Your "seam" looks like a real seam...I wish now I would have tried it.  Also I should have probably blocked the band first....will know for sure when I attempt to block when it's all done.  My edge is much more pronounced with the extra knit stitch, and it too want sto curl under, but tends to stay put when I flatten it...I'm thinking that when we are wearing it, once we "fix" it on ourselves, it should stay???  Maybe I'm in dreamland...lol  I like your colors!!  Vickie

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yarngirl52 wrote
on Jul 28, 2011 2:13 PM

Knitting in the round would mean knitting the back and the front at the same time. Right? The back instructions state to dec 1 st on the RS every 1.25" 7 times. The instructions for the front  show no such decreases and yet they are the same width as per the schematic. Am I missing something?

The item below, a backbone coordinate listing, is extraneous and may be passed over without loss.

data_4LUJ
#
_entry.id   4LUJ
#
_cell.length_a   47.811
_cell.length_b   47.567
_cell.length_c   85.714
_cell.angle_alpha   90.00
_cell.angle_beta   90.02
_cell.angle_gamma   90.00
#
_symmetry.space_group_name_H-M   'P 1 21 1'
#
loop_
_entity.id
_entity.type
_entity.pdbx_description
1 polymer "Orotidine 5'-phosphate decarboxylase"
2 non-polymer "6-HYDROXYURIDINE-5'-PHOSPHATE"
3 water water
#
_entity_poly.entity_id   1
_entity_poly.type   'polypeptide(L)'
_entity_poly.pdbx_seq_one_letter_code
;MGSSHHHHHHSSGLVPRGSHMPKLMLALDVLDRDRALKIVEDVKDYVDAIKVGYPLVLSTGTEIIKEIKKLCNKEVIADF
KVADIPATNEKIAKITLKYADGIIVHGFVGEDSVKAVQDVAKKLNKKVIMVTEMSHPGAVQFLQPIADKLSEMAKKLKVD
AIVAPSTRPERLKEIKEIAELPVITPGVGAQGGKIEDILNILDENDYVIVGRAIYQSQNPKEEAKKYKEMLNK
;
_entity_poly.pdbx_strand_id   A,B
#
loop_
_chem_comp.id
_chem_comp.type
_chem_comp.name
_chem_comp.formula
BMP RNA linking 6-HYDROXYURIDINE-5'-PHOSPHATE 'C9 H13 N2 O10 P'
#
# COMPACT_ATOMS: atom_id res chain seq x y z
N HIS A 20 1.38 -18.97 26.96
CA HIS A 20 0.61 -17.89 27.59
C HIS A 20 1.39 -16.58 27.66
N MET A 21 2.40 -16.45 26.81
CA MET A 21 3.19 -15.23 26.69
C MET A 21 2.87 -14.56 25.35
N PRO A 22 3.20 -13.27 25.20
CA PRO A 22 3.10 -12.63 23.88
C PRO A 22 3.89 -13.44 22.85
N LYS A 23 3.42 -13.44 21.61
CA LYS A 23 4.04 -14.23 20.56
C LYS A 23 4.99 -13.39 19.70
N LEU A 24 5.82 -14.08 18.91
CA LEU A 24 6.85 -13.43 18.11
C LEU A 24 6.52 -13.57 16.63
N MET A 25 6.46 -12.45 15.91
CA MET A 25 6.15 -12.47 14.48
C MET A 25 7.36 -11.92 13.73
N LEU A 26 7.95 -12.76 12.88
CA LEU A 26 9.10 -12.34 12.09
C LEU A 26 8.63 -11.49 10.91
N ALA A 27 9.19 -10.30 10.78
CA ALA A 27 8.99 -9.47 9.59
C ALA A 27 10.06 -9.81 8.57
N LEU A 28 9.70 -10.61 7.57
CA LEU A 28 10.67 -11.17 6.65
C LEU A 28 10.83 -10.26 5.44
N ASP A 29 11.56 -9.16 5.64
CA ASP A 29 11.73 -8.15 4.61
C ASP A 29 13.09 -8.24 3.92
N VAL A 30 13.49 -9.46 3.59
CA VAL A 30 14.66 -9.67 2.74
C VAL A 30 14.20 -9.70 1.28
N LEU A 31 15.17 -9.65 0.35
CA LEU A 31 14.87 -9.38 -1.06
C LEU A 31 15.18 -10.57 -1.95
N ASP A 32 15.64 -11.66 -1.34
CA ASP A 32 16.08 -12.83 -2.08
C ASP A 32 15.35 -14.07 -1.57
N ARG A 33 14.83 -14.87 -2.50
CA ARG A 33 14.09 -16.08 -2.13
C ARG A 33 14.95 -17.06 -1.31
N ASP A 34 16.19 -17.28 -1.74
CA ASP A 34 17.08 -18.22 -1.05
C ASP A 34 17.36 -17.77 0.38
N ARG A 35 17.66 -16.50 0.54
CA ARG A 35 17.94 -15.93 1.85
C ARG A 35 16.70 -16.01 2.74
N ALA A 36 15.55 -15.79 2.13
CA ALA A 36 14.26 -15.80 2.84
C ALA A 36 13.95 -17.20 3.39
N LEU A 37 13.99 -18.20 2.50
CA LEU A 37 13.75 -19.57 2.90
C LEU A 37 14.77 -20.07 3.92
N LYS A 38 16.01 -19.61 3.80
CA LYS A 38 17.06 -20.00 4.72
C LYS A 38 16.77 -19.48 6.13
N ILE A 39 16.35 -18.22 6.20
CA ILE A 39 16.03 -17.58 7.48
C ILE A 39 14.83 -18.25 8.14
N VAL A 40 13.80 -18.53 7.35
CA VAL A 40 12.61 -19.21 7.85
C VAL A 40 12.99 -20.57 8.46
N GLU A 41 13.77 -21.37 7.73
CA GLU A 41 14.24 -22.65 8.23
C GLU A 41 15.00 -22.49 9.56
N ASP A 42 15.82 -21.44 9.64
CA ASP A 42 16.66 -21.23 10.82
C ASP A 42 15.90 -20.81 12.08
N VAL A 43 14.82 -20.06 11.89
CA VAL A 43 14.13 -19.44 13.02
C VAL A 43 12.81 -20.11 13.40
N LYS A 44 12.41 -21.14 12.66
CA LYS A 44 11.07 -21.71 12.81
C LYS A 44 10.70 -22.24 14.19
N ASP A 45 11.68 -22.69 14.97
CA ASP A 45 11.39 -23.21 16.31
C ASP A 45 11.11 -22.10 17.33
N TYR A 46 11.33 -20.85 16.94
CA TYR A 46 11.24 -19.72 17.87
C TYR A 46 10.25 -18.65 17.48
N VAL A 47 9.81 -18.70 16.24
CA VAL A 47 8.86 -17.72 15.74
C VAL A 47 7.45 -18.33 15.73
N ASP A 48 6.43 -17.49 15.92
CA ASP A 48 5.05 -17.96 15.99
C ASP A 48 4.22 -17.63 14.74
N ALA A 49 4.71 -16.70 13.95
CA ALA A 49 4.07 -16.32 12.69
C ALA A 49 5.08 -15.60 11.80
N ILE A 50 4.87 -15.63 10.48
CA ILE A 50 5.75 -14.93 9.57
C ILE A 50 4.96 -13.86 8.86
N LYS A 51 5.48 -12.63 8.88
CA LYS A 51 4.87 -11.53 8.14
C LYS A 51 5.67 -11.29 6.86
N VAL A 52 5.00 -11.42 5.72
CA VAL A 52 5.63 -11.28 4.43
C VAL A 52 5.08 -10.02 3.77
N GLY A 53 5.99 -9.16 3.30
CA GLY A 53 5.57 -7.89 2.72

The double balanced dec (sl2, k1, psso) would dec 2 st at each "seam". So do the front and back get a dec at the seam?

Another question. I have 18 extra stitches. Should I dec to 200 st on the first round? Or should I try and combine it with the side dec? I don't want the fabric to gather.

 Debbie

please visit my blog www.amigraineur@wordpress.com

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yarngirl52 wrote
on Jul 28, 2011 2:24 PM

rockync:

I steamed my band and I am marginally happier with it but I am looking for a similar color yarn in something thinner to do the neck and sleeve inserts. Here are photos of my false seam in which is hidden the actual decreases.

Annie, I like the look of your false seams. However, I don't understand the M1 ssk. Why are you adding a stitch and then taking it away? When are you doing the actual decs that are supposed to occur every 1.25"?

Debbie

 Debbie

please visit my blog www.amigraineur@wordpress.com

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JKH44 wrote
on Jul 28, 2011 4:46 PM

rockync:

I steamed my band and I am marginally happier with it but I am looking for a similar color yarn in something thinner to do the neck and sleeve inserts. Here are photos of my false seam in which is hidden the actual decreases.